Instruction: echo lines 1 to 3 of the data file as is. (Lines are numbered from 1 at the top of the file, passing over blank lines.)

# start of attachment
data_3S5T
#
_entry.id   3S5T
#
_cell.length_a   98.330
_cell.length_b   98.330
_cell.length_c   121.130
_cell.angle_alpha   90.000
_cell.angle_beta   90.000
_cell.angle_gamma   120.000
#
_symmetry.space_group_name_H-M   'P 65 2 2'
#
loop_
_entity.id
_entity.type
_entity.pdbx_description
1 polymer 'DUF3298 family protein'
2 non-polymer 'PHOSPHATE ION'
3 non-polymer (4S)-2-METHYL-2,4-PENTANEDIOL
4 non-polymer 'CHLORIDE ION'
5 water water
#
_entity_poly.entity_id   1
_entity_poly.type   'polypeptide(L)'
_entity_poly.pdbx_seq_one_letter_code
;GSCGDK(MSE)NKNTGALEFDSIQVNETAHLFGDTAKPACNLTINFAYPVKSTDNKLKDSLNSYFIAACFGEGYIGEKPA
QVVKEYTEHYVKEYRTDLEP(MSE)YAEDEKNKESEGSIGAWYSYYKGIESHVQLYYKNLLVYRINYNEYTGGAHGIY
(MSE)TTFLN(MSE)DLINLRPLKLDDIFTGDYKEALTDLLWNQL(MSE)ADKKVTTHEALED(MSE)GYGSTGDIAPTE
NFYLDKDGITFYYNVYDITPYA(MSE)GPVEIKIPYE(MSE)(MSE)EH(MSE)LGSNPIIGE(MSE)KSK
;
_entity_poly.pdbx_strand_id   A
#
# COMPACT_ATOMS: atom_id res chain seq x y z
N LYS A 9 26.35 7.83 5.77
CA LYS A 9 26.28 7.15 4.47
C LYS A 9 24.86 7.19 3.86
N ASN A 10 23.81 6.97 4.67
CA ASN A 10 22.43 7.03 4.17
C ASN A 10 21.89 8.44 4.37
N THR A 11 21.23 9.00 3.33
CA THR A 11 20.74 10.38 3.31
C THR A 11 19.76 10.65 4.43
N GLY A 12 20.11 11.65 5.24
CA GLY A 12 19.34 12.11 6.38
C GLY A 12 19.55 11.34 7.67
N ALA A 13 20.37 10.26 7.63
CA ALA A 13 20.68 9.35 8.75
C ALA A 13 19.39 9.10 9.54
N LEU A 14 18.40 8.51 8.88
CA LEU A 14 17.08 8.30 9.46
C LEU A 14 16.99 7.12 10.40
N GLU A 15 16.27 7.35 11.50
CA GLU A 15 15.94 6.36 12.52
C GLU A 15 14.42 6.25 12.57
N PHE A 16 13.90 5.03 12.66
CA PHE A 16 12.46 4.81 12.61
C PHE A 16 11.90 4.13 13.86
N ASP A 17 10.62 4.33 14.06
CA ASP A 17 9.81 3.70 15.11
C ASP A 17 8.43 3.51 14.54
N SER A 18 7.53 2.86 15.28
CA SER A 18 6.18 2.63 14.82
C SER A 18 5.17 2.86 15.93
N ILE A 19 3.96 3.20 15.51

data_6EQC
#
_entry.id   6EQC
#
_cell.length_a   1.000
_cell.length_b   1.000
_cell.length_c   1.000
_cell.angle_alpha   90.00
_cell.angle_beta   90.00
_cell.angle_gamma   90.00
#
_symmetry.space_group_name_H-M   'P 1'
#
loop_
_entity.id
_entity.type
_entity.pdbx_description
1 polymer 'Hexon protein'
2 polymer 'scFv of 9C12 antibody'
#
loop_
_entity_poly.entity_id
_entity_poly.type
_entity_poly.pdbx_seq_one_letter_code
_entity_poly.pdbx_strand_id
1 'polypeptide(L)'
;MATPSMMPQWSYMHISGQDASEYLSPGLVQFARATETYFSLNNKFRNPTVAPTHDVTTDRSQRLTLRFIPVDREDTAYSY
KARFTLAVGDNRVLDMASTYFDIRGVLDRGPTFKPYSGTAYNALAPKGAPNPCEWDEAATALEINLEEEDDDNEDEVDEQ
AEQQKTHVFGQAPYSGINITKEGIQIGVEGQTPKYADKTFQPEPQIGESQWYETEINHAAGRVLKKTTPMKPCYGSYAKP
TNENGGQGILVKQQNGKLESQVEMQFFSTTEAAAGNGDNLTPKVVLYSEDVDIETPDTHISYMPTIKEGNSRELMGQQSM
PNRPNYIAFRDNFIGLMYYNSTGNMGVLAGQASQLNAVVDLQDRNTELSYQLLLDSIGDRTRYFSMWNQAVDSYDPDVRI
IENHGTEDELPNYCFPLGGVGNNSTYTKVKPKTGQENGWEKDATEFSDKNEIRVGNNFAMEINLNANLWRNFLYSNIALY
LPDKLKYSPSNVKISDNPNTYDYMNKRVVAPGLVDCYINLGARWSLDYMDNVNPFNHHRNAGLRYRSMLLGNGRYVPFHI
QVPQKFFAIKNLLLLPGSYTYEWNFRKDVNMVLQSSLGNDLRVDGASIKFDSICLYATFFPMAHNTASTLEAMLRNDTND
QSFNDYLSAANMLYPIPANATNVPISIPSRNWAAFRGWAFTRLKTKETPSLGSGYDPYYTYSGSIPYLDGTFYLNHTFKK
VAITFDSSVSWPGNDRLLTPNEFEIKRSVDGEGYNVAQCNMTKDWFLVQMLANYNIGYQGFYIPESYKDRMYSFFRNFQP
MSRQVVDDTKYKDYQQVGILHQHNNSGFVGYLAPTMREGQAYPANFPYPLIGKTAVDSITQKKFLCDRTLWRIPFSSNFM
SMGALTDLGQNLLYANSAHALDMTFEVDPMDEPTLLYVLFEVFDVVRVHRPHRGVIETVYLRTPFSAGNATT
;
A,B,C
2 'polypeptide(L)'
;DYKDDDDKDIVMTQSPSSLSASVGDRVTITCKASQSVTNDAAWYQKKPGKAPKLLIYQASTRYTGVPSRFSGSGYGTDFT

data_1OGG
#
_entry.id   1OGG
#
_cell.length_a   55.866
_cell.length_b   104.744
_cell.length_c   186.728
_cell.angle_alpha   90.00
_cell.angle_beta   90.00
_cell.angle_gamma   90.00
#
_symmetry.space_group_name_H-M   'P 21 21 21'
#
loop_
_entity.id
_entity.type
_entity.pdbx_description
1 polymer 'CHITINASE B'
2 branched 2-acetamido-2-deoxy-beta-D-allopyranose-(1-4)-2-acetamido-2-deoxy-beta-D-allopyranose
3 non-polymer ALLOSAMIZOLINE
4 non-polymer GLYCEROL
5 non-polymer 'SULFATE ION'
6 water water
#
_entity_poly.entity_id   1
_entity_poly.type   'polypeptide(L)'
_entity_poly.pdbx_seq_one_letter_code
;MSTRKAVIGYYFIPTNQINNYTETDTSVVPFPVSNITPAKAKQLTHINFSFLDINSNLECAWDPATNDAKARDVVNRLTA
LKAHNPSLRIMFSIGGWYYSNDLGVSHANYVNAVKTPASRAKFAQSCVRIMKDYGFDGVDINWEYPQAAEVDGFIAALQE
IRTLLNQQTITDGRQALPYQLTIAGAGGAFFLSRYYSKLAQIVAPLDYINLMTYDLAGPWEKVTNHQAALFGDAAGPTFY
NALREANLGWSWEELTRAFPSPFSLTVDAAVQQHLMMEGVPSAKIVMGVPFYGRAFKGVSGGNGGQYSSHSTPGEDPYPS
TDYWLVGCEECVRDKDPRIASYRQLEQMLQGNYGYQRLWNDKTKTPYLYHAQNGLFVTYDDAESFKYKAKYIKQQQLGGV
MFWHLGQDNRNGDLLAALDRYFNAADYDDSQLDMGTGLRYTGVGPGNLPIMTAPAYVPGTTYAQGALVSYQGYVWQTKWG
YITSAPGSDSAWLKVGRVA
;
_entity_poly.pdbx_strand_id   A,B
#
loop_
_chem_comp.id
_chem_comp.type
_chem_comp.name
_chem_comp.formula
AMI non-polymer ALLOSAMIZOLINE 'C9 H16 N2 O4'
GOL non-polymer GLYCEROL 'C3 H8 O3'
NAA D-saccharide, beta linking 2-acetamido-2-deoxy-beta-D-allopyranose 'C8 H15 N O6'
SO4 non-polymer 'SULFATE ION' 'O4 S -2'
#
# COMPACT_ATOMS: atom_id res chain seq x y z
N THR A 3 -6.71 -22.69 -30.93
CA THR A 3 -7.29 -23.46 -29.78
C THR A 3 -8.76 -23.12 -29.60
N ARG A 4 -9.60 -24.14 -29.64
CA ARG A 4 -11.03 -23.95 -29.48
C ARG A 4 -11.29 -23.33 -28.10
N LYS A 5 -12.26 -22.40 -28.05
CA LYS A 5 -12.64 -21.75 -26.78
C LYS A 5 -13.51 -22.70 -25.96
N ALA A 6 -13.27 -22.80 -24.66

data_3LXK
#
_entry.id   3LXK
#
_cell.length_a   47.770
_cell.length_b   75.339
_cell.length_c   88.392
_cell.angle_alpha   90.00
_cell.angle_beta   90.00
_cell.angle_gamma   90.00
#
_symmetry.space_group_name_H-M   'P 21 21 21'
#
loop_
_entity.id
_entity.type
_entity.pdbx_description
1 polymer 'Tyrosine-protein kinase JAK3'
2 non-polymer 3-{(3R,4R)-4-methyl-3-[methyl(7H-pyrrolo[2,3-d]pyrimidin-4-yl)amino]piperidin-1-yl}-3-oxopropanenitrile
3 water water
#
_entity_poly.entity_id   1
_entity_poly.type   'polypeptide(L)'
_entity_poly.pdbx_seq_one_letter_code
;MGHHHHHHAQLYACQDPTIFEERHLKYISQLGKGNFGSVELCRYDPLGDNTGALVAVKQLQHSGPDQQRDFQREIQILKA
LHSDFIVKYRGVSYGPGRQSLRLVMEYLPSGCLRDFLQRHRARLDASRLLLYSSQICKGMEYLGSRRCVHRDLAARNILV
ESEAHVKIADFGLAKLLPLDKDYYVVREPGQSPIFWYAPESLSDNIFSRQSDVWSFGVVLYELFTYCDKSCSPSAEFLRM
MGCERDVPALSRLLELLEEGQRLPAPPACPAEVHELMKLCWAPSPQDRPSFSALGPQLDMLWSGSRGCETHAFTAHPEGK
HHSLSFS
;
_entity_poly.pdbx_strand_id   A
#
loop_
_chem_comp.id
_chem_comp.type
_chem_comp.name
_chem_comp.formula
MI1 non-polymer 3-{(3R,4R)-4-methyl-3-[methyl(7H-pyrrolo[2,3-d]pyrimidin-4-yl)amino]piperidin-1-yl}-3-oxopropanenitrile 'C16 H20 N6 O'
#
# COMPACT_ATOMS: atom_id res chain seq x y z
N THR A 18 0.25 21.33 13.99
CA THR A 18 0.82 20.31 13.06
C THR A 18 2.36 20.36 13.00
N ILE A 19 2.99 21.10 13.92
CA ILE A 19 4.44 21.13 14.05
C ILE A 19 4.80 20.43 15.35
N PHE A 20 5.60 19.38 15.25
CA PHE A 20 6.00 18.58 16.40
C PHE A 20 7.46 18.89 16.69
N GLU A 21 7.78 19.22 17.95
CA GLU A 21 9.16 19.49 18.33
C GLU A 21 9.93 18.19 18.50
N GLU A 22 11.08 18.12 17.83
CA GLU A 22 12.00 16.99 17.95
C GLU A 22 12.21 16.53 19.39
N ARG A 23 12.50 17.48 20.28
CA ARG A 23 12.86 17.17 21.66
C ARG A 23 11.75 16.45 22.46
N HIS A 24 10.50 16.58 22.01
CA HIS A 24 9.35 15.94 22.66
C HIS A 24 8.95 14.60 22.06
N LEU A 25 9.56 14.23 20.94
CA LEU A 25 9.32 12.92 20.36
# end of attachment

data_3S5T
#
_entry.id   3S5T